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This article is part of the supplement: Proceedings of the Third Annual RECOMB Satellite Workshop on Massively Parallel Sequencing (RECOMB-seq 2013)

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Prioritization of candidate disease genes by topological similarity between disease and protein diffusion profiles

Jie Zhu1, Yufang Qin2, Taigang Liu2, Jun Wang13 and Xiaoqi Zheng13*

Author Affiliations

1 Department of Mathematics, Shanghai Normal University, Shanghai 200034, China

2 College of Information Technology, Shanghai Ocean University, Shanghai 201306, China

3 Scientific Computing Key Laboratory of Shanghai Universities, Shanghai 200234, China

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BMC Bioinformatics 2013, 14(Suppl 5):S5  doi:10.1186/1471-2105-14-S5-S5

Published: 10 April 2013



Identification of gene-phenotype relationships is a fundamental challenge in human health clinic. Based on the observation that genes causing the same or similar phenotypes tend to correlate with each other in the protein-protein interaction network, a lot of network-based approaches were proposed based on different underlying models. A recent comparative study showed that diffusion-based methods achieve the state-of-the-art predictive performance.


In this paper, a new diffusion-based method was proposed to prioritize candidate disease genes. Diffusion profile of a disease was defined as the stationary distribution of candidate genes given a random walk with restart where similarities between phenotypes are incorporated. Then, candidate disease genes are prioritized by comparing their diffusion profiles with that of the disease. Finally, the effectiveness of our method was demonstrated through the leave-one-out cross-validation against control genes from artificial linkage intervals and randomly chosen genes. Comparative study showed that our method achieves improved performance compared to some classical diffusion-based methods. To further illustrate our method, we used our algorithm to predict new causing genes of 16 multifactorial diseases including Prostate cancer and Alzheimer's disease, and the top predictions were in good consistent with literature reports.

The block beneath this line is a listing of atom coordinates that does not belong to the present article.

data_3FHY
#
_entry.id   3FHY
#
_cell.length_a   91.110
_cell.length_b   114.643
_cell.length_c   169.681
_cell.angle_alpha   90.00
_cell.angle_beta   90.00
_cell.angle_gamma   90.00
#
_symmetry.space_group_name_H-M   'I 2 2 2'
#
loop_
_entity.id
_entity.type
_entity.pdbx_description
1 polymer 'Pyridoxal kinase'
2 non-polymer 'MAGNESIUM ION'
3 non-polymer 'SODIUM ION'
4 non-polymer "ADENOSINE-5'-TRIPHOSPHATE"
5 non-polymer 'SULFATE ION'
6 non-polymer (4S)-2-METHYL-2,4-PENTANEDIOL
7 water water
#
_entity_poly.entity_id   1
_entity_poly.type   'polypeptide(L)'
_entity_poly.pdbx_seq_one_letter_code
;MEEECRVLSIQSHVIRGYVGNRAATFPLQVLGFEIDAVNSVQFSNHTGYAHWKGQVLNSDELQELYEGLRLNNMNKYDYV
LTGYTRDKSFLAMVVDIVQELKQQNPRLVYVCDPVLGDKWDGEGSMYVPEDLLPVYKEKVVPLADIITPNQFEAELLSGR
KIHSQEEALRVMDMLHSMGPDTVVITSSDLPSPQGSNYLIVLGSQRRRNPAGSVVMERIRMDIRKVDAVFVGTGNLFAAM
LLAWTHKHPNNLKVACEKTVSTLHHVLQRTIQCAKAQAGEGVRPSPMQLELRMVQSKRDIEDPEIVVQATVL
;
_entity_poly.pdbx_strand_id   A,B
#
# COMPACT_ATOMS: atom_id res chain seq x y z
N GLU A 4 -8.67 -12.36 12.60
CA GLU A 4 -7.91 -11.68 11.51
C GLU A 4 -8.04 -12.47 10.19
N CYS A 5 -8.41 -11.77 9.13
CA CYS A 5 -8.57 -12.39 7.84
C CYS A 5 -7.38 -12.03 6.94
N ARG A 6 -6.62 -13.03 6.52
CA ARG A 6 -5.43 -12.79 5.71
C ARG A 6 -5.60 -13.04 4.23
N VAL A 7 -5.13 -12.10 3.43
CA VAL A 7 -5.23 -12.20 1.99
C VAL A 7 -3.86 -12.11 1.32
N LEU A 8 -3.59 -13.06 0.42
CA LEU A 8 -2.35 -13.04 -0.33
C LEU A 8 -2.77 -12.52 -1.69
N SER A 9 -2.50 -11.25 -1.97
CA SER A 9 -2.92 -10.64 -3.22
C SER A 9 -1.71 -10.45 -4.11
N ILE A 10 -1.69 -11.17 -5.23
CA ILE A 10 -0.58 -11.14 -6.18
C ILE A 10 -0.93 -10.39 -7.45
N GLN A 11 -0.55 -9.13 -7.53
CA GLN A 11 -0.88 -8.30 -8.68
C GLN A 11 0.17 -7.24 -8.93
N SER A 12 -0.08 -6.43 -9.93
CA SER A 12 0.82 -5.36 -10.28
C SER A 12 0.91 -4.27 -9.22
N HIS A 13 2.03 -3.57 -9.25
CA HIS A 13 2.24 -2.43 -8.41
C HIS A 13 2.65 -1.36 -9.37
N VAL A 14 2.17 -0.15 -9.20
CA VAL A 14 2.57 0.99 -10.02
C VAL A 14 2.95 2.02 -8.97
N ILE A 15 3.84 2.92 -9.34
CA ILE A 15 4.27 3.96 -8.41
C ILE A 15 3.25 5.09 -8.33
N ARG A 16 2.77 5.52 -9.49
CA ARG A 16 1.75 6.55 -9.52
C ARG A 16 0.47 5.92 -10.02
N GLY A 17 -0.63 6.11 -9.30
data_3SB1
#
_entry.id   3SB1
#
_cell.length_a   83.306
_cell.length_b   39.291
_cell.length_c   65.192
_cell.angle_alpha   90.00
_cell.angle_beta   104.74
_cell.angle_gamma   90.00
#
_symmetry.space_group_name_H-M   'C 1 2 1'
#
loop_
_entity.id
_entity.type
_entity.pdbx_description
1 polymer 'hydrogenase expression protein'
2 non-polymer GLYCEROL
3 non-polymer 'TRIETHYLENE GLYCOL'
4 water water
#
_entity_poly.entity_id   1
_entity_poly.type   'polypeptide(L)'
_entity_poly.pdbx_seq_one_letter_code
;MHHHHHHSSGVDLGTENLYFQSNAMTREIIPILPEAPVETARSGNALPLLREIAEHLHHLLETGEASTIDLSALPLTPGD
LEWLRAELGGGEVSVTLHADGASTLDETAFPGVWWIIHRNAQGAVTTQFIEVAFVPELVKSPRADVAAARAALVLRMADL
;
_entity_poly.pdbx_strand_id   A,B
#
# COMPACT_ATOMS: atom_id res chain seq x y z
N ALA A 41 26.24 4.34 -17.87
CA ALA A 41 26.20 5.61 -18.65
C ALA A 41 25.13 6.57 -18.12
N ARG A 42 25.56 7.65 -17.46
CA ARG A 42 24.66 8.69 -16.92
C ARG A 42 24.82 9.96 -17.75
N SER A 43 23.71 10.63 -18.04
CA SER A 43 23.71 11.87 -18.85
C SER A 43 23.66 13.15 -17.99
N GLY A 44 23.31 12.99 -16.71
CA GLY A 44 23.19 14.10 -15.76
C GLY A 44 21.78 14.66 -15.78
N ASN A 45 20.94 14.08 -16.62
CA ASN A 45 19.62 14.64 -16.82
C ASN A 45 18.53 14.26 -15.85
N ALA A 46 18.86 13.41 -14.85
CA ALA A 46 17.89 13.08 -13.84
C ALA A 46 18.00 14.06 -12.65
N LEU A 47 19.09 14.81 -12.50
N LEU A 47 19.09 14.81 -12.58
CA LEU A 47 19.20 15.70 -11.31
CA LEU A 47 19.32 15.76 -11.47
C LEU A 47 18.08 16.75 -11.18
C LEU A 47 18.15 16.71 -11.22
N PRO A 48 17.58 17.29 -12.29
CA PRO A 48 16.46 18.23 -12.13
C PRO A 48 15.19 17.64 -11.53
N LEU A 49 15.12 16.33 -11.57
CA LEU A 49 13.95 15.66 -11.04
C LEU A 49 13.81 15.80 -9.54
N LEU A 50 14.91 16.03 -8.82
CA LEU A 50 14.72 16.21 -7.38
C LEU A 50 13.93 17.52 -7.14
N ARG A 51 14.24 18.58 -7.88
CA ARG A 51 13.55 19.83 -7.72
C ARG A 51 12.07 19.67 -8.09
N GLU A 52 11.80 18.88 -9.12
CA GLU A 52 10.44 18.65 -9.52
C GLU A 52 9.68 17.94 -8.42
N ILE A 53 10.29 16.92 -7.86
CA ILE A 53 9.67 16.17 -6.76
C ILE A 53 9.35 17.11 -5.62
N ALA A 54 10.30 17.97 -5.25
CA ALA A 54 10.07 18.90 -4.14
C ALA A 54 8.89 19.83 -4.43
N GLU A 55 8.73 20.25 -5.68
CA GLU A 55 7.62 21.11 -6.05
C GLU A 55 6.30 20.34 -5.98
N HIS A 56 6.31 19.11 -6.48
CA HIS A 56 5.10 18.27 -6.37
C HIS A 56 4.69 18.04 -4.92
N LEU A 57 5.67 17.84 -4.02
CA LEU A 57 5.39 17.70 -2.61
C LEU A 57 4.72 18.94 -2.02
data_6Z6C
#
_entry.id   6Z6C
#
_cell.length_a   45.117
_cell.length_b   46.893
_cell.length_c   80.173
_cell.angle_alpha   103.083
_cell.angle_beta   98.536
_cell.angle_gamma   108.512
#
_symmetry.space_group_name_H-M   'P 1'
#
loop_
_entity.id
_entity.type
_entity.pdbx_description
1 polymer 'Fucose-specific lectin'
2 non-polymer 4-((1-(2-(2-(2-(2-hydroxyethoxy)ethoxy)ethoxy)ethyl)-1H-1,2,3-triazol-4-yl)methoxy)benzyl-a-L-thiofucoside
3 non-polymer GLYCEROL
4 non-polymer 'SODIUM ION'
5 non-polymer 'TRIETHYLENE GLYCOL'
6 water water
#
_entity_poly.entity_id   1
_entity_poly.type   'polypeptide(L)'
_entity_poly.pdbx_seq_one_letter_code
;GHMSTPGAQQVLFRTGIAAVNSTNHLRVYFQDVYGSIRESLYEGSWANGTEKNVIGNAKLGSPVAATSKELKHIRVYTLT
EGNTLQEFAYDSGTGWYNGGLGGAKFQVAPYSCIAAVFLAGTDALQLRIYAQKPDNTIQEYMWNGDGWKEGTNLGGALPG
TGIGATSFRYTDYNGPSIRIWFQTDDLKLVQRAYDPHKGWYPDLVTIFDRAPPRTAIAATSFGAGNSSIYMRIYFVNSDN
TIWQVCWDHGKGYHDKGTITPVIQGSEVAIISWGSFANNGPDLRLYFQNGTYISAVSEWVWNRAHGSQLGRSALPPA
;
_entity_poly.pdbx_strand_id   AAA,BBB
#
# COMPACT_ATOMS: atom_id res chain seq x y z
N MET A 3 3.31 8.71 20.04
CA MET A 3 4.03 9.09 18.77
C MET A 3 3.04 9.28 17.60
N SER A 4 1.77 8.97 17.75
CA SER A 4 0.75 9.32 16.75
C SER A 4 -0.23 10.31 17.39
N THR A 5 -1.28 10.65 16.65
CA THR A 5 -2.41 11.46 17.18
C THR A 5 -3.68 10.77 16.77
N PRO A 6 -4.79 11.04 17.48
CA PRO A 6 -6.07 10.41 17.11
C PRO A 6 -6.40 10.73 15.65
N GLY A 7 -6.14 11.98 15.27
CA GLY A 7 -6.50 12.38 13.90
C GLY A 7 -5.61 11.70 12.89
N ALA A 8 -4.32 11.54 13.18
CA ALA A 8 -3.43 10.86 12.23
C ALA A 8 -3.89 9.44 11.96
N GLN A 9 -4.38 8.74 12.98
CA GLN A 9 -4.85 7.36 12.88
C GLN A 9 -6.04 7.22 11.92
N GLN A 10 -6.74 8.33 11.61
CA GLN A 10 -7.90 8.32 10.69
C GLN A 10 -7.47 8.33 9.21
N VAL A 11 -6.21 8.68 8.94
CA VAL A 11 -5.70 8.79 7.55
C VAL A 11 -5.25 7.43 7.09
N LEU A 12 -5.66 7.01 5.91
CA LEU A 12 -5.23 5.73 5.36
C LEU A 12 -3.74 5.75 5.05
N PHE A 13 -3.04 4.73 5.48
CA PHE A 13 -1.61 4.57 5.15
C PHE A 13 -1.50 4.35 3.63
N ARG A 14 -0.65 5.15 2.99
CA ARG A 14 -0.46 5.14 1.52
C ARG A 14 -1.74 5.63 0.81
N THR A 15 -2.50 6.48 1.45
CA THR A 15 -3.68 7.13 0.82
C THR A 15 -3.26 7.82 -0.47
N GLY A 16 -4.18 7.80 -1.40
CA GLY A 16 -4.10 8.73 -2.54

Our study indicates that integration of multiple information sources, especially the phenotype similarity profile data, and introduction of global similarity measure between disease and gene diffusion profiles are helpful for prioritizing candidate disease genes.


Programs and data are available upon request.